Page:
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Impotence/Erectile Dysfunction (cont.)

Types of Medical Therapy

Types of Medical Therapy Available to Manage Erectile Dysfunction
Medication Advantages Disadvantages
Hormonal (testosterone) therapy No surgery required
Painless
Simple
May restore sexual desire
If unsuccessful, does not interfere with other treatments
Patches and gel now available
Inexpensive (injections)
Useful only in the few men with abnormal hormone levels
Need to take medications regularly
Significant side effects (such as fluid retention, liver damage)
Limited effectiveness
Highly variable blood levels when injections used
Absorption may be unreliable with patches and gels
Expensive (patches and gel)
Sildenafil (Viagra) Safe
No surgery required
Painless
May use treatment only when desired
Easily hidden and transportable
If unsuccessful, does not interfere with other treatments
Can be used in combination with other therapies under proper supervision
Maximum use is once per day
Benefit lasts 4-6 hours or up to 24 hours in some cases
FDA approved
Side effects, if present, usually quite mild
Very effective with overall success rate of 65-70%
Inexpensive
Frequent side effects (40%) include headache, indigestion, facial flushing, nasal stuffiness and rarely visual changes (temporary blue tint)
Potentially lethal interaction when used together with nitrate medications such as nitroglycerine, Imdur, Isordil
Risk of an interaction is present for 24 hours after taking sildenafil
Must be taken on an empty stomach
Maximum effect takes 45-60 minutes
Does not "cure" underlying problem
No effect on libido (desire) or sensation
Vasodilators (nitroglycerine) Safe
No surgery required
Painless
May use treatment only when desired
If unsuccessful, does not interfere with other treatments
Inexpensive
Condom use required
No reports on long-term use
Possibly common side effects (headaches)
Lack of scientific studies on effectiveness
Very high failure rate
Very limited effectiveness
Very dangerous if used with sildenafil (Viagra)
No longer in general clinical use for ED
Yohimbine (Yocon) Safe
No surgery required
Painless
Side effects uncommon
May increase sexual desire
If unsuccessful, does not interfere with other treatments
20-25% success rate
Inexpensive
May be of some use in combination with sildenafil (Viagra)
Need to take medication every day
No reports on long-term use
Side effects, including nervousness, headache, dizziness, and nausea
75-80% failure rate
Limited effectiveness
Trental (Pentoxifylline) Safe
No surgery required
Painless
Side effects uncommon
If unsuccessful, does not interfere with other treatments
50% success rate in selected patients
Inexpensive
Need to take medication every day
No reports on long-term use
Side effects, including headache, dizziness, and stomach upset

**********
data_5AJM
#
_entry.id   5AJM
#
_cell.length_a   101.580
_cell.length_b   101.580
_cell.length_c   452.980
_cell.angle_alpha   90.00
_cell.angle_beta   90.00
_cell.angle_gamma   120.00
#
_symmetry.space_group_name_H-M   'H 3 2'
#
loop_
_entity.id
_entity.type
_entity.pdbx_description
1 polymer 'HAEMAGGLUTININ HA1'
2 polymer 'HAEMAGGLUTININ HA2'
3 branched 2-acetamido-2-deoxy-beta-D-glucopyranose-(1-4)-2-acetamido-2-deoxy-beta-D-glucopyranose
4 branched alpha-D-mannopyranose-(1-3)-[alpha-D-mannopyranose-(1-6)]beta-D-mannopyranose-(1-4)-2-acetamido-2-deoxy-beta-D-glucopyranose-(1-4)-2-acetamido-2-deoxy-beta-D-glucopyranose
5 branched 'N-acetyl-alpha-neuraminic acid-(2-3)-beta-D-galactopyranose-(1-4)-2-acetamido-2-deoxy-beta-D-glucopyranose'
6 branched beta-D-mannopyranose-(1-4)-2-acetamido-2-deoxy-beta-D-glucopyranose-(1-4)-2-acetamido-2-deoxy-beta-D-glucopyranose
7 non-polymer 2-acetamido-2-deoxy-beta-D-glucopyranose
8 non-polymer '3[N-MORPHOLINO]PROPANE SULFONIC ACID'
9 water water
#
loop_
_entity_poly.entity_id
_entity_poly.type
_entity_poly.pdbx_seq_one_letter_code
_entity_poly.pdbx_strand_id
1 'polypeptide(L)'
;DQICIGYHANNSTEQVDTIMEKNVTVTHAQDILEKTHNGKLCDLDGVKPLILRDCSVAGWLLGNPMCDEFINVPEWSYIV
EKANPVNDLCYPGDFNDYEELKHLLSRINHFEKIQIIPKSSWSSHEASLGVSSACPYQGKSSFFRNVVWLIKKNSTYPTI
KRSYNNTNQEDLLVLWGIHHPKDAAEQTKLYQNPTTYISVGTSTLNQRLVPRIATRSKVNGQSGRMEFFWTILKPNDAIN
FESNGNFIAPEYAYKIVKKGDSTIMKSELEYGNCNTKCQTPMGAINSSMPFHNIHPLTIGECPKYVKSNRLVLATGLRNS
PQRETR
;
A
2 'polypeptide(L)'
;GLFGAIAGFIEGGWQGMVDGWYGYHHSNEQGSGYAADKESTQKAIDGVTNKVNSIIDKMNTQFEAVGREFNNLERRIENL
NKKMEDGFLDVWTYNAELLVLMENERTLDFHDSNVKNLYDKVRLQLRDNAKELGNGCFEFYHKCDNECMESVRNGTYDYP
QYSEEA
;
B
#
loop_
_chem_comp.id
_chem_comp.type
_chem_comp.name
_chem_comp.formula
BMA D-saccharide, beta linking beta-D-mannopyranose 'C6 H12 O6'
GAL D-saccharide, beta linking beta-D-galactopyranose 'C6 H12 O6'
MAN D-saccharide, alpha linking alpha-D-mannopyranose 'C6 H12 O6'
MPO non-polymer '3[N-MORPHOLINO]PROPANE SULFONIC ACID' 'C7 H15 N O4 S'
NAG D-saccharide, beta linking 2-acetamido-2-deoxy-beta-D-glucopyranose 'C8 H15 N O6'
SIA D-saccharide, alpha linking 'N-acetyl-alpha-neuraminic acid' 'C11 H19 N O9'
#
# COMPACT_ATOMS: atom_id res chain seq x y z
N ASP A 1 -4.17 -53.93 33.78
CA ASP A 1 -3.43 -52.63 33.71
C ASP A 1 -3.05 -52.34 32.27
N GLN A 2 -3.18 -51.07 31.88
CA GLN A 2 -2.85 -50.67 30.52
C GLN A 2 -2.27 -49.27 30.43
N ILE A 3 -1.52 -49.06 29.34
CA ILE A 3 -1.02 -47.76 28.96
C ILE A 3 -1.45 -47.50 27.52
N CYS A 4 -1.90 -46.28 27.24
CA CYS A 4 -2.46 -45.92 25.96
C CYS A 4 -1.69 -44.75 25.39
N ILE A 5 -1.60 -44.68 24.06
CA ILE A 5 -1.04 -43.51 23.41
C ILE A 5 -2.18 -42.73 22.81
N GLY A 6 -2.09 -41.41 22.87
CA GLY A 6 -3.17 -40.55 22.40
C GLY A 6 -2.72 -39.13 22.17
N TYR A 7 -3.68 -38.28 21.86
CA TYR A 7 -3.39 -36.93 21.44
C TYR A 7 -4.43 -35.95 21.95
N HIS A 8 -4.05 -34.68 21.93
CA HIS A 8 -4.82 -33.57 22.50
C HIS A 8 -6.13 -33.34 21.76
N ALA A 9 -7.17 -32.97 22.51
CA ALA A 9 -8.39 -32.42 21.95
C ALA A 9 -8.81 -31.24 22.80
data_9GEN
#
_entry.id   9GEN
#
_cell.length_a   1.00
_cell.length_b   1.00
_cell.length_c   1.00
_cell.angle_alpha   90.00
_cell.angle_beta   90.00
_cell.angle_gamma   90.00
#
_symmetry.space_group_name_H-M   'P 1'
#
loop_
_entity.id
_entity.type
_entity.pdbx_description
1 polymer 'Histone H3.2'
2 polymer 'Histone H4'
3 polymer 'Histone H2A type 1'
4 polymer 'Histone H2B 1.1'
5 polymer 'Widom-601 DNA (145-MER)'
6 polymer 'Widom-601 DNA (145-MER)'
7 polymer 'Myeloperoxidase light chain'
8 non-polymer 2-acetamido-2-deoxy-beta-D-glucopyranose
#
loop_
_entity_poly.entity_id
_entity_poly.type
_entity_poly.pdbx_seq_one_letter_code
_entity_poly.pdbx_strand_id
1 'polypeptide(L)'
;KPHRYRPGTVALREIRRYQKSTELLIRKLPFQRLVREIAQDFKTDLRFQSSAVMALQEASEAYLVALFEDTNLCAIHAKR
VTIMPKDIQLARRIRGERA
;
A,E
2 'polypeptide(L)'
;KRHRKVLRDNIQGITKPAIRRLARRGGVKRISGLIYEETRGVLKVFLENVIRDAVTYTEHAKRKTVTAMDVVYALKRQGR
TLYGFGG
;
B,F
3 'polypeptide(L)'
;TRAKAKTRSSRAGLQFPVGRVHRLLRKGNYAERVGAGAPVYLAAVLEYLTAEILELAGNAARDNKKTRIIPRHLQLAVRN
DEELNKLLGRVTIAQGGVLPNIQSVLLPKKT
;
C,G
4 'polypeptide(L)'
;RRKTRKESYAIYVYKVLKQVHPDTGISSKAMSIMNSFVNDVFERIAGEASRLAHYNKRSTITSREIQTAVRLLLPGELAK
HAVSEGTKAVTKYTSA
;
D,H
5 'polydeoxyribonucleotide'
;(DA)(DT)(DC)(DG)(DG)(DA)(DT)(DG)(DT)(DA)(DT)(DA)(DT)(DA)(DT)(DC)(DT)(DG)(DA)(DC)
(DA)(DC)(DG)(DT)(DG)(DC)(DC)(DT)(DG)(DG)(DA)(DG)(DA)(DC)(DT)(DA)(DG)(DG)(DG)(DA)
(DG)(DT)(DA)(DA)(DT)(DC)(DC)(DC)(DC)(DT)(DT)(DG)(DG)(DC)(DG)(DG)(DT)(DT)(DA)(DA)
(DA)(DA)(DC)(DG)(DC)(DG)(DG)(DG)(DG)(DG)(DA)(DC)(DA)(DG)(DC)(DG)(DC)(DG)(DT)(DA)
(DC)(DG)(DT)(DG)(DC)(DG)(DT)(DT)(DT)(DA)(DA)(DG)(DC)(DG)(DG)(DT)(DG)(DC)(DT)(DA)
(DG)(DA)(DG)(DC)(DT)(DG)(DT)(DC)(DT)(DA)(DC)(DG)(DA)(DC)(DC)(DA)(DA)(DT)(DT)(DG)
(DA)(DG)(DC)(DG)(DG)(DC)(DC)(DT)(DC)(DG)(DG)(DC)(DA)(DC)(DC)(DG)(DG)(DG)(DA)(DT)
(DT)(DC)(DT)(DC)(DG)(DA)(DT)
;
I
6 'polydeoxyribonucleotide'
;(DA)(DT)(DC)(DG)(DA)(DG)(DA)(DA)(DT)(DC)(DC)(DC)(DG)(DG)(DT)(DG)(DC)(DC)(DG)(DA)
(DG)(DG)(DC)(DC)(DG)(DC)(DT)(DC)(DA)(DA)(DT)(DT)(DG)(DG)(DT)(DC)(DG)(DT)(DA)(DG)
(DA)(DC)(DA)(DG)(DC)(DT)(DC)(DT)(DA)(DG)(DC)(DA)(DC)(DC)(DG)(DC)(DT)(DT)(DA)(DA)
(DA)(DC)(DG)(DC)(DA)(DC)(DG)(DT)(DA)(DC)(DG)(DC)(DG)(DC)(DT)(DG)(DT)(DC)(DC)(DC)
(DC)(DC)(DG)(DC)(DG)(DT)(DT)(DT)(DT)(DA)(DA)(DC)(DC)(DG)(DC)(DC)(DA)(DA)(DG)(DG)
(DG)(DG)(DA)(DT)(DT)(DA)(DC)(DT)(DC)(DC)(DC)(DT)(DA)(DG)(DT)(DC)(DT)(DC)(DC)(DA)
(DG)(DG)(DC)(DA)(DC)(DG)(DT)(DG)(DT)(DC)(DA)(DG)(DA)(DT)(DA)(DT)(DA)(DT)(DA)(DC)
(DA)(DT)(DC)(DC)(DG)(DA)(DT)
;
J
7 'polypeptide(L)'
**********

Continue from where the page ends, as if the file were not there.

May only help with marginal penile blood
50% failure rate
Trazodone (Desyrel) Safe
No surgery required
Painless
Side effects uncommon
May improve success and reduce side effects of yohimbine
If unsuccessful, does not interfere with other treatments
25% estimated success rate
Inexpensive
Need to take medication every day
No reports proving benefit
No reports on long-term use
Side effects, including lethargy and drowsiness
Optimal dosage unknown
75% failure rate
Limited effectiveness
Priapism
Penile injection therapy No surgery required
Usually painless
May use treatment only when desired
Newer medications may reduce risks
Easily hidden and transportable
Refrigeration not required
If unsuccessful, does not interfere with other treatments
70-75% success rate
Highly effective
Inexpensive
Can be used in combination with other treatments such as sildenafil (Viagra)
Requires injections directly into the penis
Risk of infection, bruises, pain, and permanent scarring inside the penis
Possible painful permanent erection (priapism)
No completely acceptable medication currently available
Optimal combination of drugs not known
Lacks formal FDA approval (except for prostaglandin [Caverject, Edex])
May not be covered by some insurance companies
Usually not effective in men with blood flow problems or vascular disease
Most effective form (Trimix) not covered by most insurance plans and may be quite expensive
Cannot be used by patients on MAOIs* or blood thinners
Intraurethral pellet therapy (MUSE) No surgery required
Painless
May use treatment only when desired
Easily hidden and transportable
If unsuccessful, does not interfere with other treatments
Maximum usage up to 2 times per day
No needles, injections, or scarring
Approved by FDA
45% success rate
Reasonably effective
Inexpensive
45-65% success rate
Can be part of a combination therapy plan if properly supervised
Pellet must be inserted directly into penis through urethral opening
Requires refrigeration
Mild occasional burning or discomfort (experienced by about one third of uses)
Possible priapism (rare <1%)
Can cause mild dizziness, faintness, or low blood pressure
Only 4 dosages are available
May require a tension ring or penile tourniquet for best results
External vacuum therapy Safe
No surgery required
Painless
May use treatment only when desired
May improve natural erections in some users
If unsuccessful, does not interfere with other treatments
75-85% success rate
Highly effective
Inexpensive
Requires some manual dexterity and strength
Not easily hidden
Somewhat bulky to transport
Removing tension ring within 30 minutes recommended
Tension ring necessary to maintain erection
Possibly uncomfortable ejaculation
May need to interrupt foreplay
Proper tension ring size crucial for best results
Requires practice

*Monoamine oxidase inhibitors

Medically Reviewed by a Doctor on 3/6/2014
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